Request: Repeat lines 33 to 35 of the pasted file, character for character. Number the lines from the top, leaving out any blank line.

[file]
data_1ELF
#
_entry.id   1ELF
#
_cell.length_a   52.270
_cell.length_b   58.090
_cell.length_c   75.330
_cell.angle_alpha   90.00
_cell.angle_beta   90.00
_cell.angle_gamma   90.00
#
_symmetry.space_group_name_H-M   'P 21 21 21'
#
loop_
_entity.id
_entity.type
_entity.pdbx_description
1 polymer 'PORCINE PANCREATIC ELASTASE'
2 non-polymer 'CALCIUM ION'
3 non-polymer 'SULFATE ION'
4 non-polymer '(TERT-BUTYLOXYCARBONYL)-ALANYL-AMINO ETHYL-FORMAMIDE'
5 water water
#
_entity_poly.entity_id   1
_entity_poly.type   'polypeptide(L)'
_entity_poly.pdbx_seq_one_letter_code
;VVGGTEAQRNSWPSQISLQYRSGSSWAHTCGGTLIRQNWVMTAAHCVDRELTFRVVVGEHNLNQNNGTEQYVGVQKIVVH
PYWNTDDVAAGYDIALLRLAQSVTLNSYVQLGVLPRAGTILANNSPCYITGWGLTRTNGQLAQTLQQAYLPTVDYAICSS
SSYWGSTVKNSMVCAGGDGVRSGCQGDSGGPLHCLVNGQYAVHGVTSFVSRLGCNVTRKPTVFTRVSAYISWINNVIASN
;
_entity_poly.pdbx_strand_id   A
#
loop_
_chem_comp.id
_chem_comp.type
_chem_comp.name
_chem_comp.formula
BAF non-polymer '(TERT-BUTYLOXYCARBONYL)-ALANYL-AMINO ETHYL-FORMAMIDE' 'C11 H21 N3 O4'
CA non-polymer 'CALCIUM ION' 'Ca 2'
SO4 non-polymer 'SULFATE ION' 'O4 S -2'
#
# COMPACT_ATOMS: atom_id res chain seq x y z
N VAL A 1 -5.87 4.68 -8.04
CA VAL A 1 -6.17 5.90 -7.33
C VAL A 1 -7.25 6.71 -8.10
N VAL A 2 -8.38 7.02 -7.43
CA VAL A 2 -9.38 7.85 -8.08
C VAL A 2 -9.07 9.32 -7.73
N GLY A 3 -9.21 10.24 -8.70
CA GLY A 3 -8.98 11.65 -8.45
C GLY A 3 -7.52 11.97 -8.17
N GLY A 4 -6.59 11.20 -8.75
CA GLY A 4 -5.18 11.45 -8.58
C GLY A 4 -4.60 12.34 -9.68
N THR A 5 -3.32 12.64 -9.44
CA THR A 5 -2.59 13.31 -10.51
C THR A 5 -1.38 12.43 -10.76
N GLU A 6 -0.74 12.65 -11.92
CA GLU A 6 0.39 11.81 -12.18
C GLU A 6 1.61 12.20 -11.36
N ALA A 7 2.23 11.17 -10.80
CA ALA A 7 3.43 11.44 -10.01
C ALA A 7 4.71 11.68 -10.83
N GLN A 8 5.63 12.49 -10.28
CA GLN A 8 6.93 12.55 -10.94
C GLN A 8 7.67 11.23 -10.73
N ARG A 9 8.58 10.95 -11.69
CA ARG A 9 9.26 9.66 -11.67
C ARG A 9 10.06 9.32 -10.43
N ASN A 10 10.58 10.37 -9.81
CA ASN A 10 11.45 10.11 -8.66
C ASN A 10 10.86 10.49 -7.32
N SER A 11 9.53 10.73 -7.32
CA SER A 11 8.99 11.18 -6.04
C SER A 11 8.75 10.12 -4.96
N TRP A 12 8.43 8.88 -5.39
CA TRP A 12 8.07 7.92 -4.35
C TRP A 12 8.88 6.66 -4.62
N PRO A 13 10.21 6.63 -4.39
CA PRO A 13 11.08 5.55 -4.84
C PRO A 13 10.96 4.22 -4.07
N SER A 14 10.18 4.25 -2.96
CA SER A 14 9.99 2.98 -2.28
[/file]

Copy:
loop_
_chem_comp.id
_chem_comp.type